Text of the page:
Her baking philosophy crystallized after she left a career at sister Sandra Bullock’s Hollywood production company and headed to Vermont to open her eponymous Montpelier bakery. Gesine Confectionary developed a reputation for its macaroons and other sweets, but in running a retail operation, Bullock-Prado often found herself burning the candle at both ends. “Waking at 3 a.m. and locking up the shop at 7 p.m. leaves little room for life outside of baking,” Bullock-Prado wrote in her email.

After closing the shop at the end of 2008, Bullock-Prado set off on the next phase of her life as a master baker, devising recipes and putting her touch on established ones in her home kitchen, and sharing them with bakers both novice and established in a series of cookbooks.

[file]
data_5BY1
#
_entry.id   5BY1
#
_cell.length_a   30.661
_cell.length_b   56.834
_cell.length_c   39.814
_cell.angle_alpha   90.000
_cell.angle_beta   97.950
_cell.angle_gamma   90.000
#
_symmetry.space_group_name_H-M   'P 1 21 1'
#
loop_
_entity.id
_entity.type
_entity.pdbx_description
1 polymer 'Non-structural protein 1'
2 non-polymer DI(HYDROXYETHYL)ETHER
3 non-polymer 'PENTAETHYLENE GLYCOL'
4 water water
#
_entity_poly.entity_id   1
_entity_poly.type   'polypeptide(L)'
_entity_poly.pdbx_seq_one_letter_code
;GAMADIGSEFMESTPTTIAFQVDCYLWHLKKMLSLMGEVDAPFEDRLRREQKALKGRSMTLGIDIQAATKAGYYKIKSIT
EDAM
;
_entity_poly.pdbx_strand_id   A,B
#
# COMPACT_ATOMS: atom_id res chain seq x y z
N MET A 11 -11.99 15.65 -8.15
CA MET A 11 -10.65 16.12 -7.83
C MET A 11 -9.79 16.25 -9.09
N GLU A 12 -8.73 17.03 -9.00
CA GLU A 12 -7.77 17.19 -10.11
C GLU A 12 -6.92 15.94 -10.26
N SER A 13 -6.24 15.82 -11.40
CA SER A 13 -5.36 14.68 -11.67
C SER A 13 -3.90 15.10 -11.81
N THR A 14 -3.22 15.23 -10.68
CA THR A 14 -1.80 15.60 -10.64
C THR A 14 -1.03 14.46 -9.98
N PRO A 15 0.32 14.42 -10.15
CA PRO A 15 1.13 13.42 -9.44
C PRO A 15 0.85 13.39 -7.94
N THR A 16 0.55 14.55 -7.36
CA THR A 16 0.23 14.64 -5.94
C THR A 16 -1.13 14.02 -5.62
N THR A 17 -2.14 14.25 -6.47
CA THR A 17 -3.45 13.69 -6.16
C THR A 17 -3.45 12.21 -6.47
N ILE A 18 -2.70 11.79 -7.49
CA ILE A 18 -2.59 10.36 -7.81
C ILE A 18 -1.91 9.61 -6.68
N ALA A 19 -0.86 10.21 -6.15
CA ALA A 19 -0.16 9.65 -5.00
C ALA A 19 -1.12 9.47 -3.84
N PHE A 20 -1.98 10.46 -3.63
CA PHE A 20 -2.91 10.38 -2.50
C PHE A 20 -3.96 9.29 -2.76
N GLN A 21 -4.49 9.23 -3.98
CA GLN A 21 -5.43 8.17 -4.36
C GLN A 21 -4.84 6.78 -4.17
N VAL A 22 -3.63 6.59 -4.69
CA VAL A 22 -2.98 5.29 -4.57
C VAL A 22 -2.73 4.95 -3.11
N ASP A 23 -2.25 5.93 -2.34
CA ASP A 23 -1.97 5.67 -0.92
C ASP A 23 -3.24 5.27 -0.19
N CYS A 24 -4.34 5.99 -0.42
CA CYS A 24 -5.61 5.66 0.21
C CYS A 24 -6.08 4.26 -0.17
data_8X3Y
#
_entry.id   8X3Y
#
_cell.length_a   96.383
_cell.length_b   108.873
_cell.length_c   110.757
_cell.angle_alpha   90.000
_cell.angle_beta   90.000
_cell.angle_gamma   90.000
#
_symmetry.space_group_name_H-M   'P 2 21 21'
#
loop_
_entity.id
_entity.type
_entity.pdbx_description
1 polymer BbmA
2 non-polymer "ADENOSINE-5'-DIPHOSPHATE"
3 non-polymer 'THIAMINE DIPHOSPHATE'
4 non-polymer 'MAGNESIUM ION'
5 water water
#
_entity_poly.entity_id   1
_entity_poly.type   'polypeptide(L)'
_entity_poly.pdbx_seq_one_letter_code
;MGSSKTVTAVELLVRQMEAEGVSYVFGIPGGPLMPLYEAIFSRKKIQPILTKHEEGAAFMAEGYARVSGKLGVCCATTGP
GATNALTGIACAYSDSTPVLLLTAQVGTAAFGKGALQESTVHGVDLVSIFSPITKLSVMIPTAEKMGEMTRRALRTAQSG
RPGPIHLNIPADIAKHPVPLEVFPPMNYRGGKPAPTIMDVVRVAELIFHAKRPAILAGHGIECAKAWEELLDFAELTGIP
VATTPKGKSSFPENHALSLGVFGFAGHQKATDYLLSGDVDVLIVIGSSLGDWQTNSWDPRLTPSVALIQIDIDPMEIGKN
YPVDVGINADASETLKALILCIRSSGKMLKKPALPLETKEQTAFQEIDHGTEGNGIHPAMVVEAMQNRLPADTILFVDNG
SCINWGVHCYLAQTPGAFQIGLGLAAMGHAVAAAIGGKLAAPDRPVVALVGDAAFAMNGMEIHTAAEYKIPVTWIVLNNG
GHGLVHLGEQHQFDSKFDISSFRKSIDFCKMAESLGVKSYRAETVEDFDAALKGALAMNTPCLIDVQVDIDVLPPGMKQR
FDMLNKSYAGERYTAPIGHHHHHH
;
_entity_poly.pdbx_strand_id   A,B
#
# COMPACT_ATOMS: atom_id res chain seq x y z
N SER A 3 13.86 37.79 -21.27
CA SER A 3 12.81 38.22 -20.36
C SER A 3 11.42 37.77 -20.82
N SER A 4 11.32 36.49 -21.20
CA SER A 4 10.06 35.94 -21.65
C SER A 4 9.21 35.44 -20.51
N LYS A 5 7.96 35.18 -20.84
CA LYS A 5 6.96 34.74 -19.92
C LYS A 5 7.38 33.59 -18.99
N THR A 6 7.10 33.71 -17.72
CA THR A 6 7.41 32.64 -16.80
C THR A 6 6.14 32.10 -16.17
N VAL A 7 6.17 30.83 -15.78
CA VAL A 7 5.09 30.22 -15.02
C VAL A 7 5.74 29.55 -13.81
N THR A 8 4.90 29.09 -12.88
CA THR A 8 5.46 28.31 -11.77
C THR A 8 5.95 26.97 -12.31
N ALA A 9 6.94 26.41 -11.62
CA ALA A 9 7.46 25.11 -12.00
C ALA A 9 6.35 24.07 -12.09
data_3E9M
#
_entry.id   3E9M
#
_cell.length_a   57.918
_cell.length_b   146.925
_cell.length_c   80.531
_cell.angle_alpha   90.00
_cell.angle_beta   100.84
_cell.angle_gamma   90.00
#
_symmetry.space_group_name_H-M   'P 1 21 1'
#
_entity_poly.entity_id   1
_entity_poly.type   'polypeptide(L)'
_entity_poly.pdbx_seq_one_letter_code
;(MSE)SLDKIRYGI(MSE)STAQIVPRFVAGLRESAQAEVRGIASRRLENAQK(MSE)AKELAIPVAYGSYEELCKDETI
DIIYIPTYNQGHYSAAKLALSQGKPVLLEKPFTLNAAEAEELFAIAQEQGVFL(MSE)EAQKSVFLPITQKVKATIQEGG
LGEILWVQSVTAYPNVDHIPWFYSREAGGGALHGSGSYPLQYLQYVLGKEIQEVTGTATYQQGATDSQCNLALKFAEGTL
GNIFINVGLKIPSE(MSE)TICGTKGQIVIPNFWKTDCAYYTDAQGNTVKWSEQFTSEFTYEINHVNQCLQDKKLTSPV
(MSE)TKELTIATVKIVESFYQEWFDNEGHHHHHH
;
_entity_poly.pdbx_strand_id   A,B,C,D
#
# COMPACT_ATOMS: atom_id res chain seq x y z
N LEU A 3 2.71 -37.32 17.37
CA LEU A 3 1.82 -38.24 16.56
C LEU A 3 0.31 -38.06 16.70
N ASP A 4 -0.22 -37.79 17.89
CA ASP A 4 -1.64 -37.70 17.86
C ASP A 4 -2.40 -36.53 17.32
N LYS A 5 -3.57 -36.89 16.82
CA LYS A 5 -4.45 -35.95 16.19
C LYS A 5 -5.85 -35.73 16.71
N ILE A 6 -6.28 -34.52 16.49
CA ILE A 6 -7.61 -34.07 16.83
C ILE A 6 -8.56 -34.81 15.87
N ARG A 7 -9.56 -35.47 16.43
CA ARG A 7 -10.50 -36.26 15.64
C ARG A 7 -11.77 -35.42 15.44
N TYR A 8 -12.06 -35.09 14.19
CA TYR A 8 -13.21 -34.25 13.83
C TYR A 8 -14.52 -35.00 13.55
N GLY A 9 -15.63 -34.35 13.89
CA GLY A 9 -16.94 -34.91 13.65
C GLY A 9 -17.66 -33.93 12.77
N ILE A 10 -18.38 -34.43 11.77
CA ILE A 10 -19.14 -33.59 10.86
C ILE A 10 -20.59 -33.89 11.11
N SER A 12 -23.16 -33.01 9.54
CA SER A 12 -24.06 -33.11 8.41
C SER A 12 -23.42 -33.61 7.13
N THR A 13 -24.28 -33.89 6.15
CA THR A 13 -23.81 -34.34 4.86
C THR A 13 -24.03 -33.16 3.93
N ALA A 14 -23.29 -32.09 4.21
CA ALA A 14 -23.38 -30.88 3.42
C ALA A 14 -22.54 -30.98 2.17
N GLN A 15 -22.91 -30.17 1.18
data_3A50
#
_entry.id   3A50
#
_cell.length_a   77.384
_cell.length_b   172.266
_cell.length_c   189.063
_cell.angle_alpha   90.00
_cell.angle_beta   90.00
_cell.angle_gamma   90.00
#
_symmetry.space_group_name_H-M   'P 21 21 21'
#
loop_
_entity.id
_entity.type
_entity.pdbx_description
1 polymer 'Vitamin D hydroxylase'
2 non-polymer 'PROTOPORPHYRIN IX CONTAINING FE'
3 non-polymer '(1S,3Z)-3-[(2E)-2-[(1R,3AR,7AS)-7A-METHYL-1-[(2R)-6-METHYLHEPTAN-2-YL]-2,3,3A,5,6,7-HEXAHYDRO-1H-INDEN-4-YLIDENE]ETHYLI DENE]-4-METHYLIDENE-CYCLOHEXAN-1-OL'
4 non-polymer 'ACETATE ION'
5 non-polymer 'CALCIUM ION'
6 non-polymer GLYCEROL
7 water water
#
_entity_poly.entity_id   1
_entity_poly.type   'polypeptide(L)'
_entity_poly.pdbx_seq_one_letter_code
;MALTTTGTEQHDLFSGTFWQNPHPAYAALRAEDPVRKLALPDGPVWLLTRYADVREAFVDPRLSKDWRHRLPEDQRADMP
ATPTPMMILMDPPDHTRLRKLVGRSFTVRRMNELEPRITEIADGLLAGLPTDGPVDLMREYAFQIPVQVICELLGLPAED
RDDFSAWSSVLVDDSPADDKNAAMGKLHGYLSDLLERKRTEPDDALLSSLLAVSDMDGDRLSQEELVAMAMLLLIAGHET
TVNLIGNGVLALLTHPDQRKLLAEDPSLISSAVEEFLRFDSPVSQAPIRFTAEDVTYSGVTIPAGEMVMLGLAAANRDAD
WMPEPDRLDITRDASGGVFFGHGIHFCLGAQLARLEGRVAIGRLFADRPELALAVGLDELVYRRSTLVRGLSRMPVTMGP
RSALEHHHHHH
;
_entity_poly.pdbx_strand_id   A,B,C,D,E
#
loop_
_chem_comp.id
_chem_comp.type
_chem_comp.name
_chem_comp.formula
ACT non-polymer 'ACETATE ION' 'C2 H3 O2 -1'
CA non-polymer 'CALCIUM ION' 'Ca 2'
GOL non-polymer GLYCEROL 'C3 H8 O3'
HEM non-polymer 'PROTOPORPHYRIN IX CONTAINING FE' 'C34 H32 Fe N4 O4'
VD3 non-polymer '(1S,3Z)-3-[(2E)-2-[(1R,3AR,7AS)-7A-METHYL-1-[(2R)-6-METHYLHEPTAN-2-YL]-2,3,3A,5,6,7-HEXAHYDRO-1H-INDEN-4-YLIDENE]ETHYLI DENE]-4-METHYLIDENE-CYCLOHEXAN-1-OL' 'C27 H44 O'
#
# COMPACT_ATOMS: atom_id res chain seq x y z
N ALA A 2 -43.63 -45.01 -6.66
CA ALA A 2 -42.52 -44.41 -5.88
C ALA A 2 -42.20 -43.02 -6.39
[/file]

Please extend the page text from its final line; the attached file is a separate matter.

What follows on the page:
“Working on a cookbook,” she said, “is a type of culinary/writing cross-training that keeps you from losing your mind and your tush from falling asleep and combines all the things I love the most in one neat package.” And she has shared her baking expertise as an instructor at King Arthur Flour’s Baking Education Center in Norwich.

In Bake It Like You Mean It , Bullock-Prado refers to herself as “The Sweet Talker,” writing in a conversational tone as she sprinkles the recipes with personal anecdotes and tips for improving individual recipes. Would-be bakers needn’t feel intimidated by Tina Rupp’s luscious photographs of such creations as the Wild Blueberry and Guanabana Bavarian Cream Layer Cake and Mini Berry Lady Finger Tarts. Each of the book’s five chapter begins with a basic recipe designed to ease new bakers into a new process.